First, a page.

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Potential Life-Saving Value of Exercise

Posted 8/18/2016

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  Ok, the title of today's blog may be a bit grandiose, but the evidence keeps coming that regular exercise is one of the best things we can do for ourselves. It matters not whether you go to the gym or walk or bike or play volley ball or ballroom dance. It matters that you move and keep moving in a sustained and ongoing and regular way. If you do, you may reduce your risks of cancer recurrence, breast cancer, colon cancer, diabetes, heart disease, and stroke.

  There are additional benefits like weight loss or maintenance, stress management, less depression and anxiety, a general positive sense of well-being. So, whether you like it or not, please lace up those sneakers (or put on your dancing shoes; I have always wanted to learn to tap dance) and keep moving.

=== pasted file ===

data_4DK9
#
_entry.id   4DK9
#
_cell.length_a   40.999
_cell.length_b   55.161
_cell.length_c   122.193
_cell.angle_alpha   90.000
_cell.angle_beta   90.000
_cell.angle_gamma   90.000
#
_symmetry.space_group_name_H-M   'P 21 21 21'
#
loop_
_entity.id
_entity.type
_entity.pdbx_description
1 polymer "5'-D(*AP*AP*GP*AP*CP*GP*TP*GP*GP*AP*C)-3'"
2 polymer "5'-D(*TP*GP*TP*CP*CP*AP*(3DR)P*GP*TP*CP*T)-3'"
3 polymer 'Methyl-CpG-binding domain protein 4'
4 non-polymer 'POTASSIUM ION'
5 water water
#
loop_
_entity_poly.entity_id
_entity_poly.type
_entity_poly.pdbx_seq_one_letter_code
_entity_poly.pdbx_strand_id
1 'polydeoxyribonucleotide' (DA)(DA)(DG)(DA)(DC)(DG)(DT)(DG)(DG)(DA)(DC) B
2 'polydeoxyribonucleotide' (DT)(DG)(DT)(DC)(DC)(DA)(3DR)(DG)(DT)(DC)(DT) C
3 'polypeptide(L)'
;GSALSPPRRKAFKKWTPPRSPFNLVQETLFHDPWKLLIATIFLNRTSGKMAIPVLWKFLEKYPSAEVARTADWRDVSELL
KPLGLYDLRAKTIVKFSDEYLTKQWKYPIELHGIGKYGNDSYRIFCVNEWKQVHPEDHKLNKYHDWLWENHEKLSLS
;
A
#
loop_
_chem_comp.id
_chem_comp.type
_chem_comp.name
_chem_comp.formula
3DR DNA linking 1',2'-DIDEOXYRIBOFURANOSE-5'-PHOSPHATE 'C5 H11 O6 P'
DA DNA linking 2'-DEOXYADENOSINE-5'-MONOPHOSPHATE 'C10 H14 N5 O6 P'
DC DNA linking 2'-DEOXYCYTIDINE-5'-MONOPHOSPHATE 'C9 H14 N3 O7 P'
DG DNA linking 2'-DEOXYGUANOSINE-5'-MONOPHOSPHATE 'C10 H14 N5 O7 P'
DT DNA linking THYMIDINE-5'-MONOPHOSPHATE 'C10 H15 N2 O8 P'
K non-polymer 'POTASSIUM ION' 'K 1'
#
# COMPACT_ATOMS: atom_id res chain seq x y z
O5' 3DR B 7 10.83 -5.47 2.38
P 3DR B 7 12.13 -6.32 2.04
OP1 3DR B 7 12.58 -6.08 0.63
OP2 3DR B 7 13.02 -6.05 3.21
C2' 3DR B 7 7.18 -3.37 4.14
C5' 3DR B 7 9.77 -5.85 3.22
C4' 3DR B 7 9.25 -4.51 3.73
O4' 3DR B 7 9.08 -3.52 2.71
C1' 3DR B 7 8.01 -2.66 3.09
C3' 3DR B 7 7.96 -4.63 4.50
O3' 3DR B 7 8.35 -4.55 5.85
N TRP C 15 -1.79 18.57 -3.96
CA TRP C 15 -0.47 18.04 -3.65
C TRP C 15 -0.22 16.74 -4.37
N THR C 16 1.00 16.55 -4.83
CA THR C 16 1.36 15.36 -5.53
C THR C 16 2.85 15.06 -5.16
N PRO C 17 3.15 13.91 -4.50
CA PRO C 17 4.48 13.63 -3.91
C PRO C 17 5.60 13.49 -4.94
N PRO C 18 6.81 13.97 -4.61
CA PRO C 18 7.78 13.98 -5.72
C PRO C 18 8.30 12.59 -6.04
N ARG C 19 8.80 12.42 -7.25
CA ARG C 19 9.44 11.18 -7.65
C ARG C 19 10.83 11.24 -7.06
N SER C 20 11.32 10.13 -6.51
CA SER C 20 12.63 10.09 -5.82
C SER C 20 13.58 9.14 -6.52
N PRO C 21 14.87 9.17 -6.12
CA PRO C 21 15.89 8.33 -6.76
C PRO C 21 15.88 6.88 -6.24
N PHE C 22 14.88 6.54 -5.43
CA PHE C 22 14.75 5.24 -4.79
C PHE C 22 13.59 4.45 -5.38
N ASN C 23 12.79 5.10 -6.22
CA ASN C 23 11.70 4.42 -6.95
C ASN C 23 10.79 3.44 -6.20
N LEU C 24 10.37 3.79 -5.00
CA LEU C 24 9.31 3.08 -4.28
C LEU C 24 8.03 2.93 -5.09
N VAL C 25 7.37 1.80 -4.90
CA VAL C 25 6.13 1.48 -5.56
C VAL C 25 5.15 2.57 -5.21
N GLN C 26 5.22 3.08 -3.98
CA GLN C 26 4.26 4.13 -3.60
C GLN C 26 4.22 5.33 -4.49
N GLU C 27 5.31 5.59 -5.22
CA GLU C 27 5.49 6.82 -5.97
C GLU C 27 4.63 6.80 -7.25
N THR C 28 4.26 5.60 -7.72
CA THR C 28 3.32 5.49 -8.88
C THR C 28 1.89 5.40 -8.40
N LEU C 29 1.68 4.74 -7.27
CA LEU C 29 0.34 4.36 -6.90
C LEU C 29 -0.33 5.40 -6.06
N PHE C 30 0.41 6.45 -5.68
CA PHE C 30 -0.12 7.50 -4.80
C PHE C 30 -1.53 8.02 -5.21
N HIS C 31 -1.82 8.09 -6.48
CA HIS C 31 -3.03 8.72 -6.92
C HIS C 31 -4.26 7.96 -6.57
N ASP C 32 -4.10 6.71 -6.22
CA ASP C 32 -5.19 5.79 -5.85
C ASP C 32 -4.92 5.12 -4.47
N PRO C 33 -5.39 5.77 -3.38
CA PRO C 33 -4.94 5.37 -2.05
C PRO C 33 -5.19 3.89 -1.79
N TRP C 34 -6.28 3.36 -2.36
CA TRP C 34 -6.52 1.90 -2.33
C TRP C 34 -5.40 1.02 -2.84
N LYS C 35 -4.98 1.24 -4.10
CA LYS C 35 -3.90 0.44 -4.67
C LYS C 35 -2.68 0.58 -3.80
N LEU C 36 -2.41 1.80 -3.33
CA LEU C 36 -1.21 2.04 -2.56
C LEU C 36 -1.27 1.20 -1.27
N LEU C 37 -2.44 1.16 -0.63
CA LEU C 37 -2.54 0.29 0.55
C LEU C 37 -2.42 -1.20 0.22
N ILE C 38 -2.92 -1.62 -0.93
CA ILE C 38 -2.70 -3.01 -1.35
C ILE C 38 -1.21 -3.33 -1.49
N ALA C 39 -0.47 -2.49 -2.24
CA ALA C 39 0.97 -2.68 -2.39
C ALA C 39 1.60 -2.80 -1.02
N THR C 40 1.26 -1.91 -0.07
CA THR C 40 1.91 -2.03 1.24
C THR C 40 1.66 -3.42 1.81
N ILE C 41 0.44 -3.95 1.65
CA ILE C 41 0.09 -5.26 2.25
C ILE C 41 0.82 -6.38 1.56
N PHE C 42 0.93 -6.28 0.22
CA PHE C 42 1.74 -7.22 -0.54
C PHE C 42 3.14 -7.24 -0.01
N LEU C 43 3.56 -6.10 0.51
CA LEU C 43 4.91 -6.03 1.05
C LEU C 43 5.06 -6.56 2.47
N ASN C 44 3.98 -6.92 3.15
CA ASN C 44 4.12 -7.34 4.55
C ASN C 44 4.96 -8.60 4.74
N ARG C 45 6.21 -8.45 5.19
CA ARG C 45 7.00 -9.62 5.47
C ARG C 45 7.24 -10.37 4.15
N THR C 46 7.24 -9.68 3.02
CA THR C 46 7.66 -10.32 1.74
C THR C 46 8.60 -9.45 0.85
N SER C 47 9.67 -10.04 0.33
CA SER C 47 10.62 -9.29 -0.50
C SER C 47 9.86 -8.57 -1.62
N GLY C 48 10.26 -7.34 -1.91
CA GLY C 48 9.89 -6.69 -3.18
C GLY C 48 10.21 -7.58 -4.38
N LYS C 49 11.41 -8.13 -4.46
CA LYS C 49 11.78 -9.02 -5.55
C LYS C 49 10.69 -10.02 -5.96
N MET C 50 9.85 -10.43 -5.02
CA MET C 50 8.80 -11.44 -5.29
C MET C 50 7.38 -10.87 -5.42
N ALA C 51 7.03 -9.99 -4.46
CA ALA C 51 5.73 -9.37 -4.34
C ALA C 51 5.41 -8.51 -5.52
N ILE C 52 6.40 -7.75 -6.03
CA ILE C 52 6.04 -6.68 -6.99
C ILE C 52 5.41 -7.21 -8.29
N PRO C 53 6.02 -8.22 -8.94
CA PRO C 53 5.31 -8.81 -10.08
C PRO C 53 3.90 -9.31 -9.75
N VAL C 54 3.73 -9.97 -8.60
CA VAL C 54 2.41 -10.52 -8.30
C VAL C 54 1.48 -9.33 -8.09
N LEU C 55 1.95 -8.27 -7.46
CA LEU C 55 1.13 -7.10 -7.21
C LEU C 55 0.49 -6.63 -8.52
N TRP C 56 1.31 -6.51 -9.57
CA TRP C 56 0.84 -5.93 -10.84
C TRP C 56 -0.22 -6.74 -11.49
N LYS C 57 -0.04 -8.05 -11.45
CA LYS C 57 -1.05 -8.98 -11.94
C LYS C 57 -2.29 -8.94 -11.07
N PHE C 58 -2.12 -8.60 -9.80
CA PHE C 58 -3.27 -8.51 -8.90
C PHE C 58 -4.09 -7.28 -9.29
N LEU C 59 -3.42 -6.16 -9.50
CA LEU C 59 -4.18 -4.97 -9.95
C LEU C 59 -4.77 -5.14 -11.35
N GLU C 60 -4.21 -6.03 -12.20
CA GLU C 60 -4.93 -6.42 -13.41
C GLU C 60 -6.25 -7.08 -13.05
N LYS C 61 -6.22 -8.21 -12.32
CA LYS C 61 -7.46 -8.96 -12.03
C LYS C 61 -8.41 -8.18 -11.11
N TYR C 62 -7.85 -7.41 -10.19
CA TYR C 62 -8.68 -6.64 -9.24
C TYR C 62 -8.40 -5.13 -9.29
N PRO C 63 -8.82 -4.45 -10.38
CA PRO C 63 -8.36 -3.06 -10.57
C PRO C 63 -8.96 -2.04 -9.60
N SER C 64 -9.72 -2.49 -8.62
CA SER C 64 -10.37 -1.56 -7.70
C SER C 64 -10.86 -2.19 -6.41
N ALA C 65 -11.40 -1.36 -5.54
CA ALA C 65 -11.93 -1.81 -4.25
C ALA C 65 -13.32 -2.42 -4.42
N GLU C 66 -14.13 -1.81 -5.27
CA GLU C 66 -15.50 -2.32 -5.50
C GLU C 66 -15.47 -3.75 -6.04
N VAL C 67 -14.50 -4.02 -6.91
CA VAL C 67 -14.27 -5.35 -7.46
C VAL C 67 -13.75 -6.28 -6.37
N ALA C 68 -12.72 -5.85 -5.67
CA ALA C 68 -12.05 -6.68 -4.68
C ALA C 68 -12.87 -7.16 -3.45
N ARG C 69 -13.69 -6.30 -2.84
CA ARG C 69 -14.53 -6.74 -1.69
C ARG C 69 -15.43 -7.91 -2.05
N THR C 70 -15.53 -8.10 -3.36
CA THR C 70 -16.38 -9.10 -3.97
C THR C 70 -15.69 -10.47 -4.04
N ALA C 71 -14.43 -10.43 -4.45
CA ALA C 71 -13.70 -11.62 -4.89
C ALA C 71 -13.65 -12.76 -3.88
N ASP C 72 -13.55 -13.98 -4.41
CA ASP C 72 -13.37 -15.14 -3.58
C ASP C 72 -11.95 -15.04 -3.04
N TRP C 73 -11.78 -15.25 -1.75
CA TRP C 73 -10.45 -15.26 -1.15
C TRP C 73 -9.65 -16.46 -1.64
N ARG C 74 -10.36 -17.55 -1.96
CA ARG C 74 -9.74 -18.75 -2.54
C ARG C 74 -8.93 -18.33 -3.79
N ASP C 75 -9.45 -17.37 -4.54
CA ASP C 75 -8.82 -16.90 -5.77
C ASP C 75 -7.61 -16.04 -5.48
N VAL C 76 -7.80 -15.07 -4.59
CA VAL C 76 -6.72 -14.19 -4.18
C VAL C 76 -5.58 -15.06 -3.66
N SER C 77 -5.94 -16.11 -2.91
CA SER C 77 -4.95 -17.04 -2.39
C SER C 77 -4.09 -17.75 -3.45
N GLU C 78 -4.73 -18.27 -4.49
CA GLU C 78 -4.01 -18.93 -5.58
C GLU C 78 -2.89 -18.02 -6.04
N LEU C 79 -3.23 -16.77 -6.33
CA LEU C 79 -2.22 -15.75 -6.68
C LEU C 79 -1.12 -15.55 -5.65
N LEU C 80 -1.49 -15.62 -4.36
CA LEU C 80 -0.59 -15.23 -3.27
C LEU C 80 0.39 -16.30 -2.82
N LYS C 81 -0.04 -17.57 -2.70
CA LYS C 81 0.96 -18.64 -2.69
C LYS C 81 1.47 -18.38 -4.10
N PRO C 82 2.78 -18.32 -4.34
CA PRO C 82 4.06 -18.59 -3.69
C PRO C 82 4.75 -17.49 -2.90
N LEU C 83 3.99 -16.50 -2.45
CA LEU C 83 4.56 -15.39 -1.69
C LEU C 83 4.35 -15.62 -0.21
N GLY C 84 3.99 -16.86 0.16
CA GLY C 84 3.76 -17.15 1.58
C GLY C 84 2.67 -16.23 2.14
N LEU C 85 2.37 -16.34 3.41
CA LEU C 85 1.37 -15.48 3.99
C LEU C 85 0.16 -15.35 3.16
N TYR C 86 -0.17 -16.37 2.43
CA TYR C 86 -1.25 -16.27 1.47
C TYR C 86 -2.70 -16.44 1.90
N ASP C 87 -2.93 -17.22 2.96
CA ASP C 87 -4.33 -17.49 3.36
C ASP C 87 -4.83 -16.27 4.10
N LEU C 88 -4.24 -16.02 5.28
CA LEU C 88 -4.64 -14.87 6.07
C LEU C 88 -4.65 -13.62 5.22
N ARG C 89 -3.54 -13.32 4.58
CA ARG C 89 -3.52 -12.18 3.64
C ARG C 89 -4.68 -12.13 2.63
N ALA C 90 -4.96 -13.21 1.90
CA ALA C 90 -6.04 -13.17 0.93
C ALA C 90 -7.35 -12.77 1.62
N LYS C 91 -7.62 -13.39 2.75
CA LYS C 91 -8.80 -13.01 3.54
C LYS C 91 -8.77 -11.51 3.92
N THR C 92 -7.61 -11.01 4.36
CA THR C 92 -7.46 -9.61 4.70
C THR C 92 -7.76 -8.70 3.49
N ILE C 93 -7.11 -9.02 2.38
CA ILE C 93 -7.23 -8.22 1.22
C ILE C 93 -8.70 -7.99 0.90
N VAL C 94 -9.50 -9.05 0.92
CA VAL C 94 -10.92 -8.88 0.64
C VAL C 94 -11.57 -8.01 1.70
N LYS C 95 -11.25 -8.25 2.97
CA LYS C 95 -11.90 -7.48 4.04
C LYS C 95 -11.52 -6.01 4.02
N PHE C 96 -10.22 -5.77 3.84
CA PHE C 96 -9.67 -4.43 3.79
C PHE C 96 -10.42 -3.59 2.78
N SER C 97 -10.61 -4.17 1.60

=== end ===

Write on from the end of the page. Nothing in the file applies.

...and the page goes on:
From Consumer Health Day: 

Regular Exercise: Antidote for Deadly Diseases?

TUESDAY, Aug. 9, 2016 (HealthDay News) -- Getting lots of exercise may reduce your risk for five
common diseases, a new report suggests.
Researchers analyzed 174 studies published between 1980 and 2016, and found that people with high
levels of weekly physical activity had a lower risk of breast cancer, colon cancer, diabetes, heart disease
and stroke.
The investigators used a formula called MET minutes to estimate how much activity offered the greatest
health benefit. MET minutes measure how much energy you burn during physical activity.
The study findings showed the biggest benefit at 3,000 to 4,000 MET minutes a week. A person could get
3,000 MET minutes by weaving activity into their daily routine -- for example, 10 minutes of climbing
stairs; 15 minutes of vacuuming; 20 minutes of gardening; 20 minutes of running; and 25 minutes of
walking or cycling.
"With population aging, and an increasing number of cardiovascular and diabetes deaths since 1990,
greater attention and investments in interventions to promote physical activity in the general public is
required," lead author Hmwe Kyu wrote. Kyu is an acting assistant professor at the University of
Washington's Institute for Health Metrics and Evaluation in Seattle.

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